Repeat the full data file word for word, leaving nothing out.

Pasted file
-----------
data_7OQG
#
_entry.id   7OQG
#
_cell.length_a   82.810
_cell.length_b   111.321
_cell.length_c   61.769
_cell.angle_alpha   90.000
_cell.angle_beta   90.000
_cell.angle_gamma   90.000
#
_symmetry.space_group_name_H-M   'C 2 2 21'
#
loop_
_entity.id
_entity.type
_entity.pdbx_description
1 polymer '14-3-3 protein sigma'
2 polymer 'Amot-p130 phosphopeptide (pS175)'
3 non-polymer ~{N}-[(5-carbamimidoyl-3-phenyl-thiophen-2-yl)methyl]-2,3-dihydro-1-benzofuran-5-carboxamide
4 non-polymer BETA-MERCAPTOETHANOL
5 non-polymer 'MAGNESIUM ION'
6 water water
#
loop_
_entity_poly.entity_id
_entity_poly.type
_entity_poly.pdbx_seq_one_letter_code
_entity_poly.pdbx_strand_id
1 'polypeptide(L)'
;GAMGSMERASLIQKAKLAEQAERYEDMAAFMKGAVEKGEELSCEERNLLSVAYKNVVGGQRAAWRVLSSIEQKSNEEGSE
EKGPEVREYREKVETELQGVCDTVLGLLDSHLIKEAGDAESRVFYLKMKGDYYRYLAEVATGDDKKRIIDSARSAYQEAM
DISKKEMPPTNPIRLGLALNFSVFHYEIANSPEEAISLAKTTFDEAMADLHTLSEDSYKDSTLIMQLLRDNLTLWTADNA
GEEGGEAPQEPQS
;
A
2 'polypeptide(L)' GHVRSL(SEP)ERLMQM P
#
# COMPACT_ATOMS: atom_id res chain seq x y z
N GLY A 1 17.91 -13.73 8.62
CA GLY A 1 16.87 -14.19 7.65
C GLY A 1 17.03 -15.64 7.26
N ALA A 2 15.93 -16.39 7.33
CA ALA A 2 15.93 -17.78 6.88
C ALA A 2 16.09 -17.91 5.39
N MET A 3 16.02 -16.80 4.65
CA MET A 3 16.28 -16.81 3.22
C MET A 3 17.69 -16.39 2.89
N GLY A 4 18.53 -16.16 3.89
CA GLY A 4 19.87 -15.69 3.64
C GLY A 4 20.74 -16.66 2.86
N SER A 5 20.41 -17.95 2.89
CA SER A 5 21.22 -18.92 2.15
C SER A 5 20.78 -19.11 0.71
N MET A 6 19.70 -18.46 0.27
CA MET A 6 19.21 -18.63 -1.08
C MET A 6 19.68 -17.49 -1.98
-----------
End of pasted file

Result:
data_7OQG
#
_entry.id   7OQG
#
_cell.length_a   82.810
_cell.length_b   111.321
_cell.length_c   61.769
_cell.angle_alpha   90.000
_cell.angle_beta   90.000
_cell.angle_gamma   90.000
#
_symmetry.space_group_name_H-M   'C 2 2 21'
#
loop_
_entity.id
_entity.type
_entity.pdbx_description
1 polymer '14-3-3 protein sigma'
2 polymer 'Amot-p130 phosphopeptide (pS175)'
3 non-polymer ~{N}-[(5-carbamimidoyl-3-phenyl-thiophen-2-yl)methyl]-2,3-dihydro-1-benzofuran-5-carboxamide
4 non-polymer BETA-MERCAPTOETHANOL
5 non-polymer 'MAGNESIUM ION'
6 water water
#
loop_
_entity_poly.entity_id
_entity_poly.type
_entity_poly.pdbx_seq_one_letter_code
_entity_poly.pdbx_strand_id
1 'polypeptide(L)'
;GAMGSMERASLIQKAKLAEQAERYEDMAAFMKGAVEKGEELSCEERNLLSVAYKNVVGGQRAAWRVLSSIEQKSNEEGSE
EKGPEVREYREKVETELQGVCDTVLGLLDSHLIKEAGDAESRVFYLKMKGDYYRYLAEVATGDDKKRIIDSARSAYQEAM
DISKKEMPPTNPIRLGLALNFSVFHYEIANSPEEAISLAKTTFDEAMADLHTLSEDSYKDSTLIMQLLRDNLTLWTADNA
GEEGGEAPQEPQS
;
A
2 'polypeptide(L)' GHVRSL(SEP)ERLMQM P
#
# COMPACT_ATOMS: atom_id res chain seq x y z
N GLY A 1 17.91 -13.73 8.62
CA GLY A 1 16.87 -14.19 7.65
C GLY A 1 17.03 -15.64 7.26
N ALA A 2 15.93 -16.39 7.33
CA ALA A 2 15.93 -17.78 6.88
C ALA A 2 16.09 -17.91 5.39
N MET A 3 16.02 -16.80 4.65
CA MET A 3 16.28 -16.81 3.22
C MET A 3 17.69 -16.39 2.89
N GLY A 4 18.53 -16.16 3.89
CA GLY A 4 19.87 -15.69 3.64
C GLY A 4 20.74 -16.66 2.86
N SER A 5 20.41 -17.95 2.89
CA SER A 5 21.22 -18.92 2.15
C SER A 5 20.78 -19.11 0.71
N MET A 6 19.70 -18.46 0.27
CA MET A 6 19.21 -18.63 -1.08
C MET A 6 19.68 -17.49 -1.98